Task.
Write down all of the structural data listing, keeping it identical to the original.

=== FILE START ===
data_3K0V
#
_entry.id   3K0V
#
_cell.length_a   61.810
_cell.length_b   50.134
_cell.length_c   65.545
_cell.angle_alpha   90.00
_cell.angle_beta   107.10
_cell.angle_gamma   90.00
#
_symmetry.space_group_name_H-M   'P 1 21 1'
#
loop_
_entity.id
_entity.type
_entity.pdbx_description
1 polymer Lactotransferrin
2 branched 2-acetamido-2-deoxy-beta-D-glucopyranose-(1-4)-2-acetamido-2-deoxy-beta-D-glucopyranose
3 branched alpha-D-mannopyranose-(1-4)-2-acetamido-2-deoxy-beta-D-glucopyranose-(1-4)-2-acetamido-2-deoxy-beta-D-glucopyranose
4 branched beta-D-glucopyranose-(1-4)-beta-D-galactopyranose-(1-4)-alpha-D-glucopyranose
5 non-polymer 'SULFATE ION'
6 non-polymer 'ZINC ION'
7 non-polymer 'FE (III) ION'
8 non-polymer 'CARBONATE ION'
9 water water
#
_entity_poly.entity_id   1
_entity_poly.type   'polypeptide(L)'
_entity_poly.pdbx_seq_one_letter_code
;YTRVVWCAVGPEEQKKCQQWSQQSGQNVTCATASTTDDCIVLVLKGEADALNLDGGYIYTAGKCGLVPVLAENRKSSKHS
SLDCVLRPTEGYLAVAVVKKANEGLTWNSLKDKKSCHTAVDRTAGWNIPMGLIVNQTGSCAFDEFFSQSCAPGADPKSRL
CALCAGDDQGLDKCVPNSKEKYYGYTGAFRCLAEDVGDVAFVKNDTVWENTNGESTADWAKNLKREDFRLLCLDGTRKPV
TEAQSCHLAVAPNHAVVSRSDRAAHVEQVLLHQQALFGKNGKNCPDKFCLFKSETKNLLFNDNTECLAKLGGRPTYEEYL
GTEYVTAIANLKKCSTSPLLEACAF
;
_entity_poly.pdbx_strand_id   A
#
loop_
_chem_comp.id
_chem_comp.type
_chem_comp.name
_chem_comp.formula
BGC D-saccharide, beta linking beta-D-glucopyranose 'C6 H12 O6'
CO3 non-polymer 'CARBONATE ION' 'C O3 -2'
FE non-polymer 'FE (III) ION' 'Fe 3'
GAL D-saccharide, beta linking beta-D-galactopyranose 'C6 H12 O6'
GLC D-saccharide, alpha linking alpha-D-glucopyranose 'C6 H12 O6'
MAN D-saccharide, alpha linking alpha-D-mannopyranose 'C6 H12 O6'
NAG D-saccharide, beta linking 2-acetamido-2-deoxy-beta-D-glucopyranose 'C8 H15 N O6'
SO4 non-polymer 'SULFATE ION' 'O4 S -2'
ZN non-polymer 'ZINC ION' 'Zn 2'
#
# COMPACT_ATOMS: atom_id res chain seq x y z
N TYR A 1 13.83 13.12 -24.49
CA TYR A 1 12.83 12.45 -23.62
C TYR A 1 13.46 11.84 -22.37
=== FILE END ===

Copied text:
data_3K0V
#
_entry.id   3K0V
#
_cell.length_a   61.810
_cell.length_b   50.134
_cell.length_c   65.545
_cell.angle_alpha   90.00
_cell.angle_beta   107.10
_cell.angle_gamma   90.00
#
_symmetry.space_group_name_H-M   'P 1 21 1'
#
loop_
_entity.id
_entity.type
_entity.pdbx_description
1 polymer Lactotransferrin
2 branched 2-acetamido-2-deoxy-beta-D-glucopyranose-(1-4)-2-acetamido-2-deoxy-beta-D-glucopyranose
3 branched alpha-D-mannopyranose-(1-4)-2-acetamido-2-deoxy-beta-D-glucopyranose-(1-4)-2-acetamido-2-deoxy-beta-D-glucopyranose
4 branched beta-D-glucopyranose-(1-4)-beta-D-galactopyranose-(1-4)-alpha-D-glucopyranose
5 non-polymer 'SULFATE ION'
6 non-polymer 'ZINC ION'
7 non-polymer 'FE (III) ION'
8 non-polymer 'CARBONATE ION'
9 water water
#
_entity_poly.entity_id   1
_entity_poly.type   'polypeptide(L)'
_entity_poly.pdbx_seq_one_letter_code
;YTRVVWCAVGPEEQKKCQQWSQQSGQNVTCATASTTDDCIVLVLKGEADALNLDGGYIYTAGKCGLVPVLAENRKSSKHS
SLDCVLRPTEGYLAVAVVKKANEGLTWNSLKDKKSCHTAVDRTAGWNIPMGLIVNQTGSCAFDEFFSQSCAPGADPKSRL
CALCAGDDQGLDKCVPNSKEKYYGYTGAFRCLAEDVGDVAFVKNDTVWENTNGESTADWAKNLKREDFRLLCLDGTRKPV
TEAQSCHLAVAPNHAVVSRSDRAAHVEQVLLHQQALFGKNGKNCPDKFCLFKSETKNLLFNDNTECLAKLGGRPTYEEYL
GTEYVTAIANLKKCSTSPLLEACAF
;
_entity_poly.pdbx_strand_id   A
#
loop_
_chem_comp.id
_chem_comp.type
_chem_comp.name
_chem_comp.formula
BGC D-saccharide, beta linking beta-D-glucopyranose 'C6 H12 O6'
CO3 non-polymer 'CARBONATE ION' 'C O3 -2'
FE non-polymer 'FE (III) ION' 'Fe 3'
GAL D-saccharide, beta linking beta-D-galactopyranose 'C6 H12 O6'
GLC D-saccharide, alpha linking alpha-D-glucopyranose 'C6 H12 O6'
MAN D-saccharide, alpha linking alpha-D-mannopyranose 'C6 H12 O6'
NAG D-saccharide, beta linking 2-acetamido-2-deoxy-beta-D-glucopyranose 'C8 H15 N O6'
SO4 non-polymer 'SULFATE ION' 'O4 S -2'
ZN non-polymer 'ZINC ION' 'Zn 2'
#
# COMPACT_ATOMS: atom_id res chain seq x y z
N TYR A 1 13.83 13.12 -24.49
CA TYR A 1 12.83 12.45 -23.62
C TYR A 1 13.46 11.84 -22.37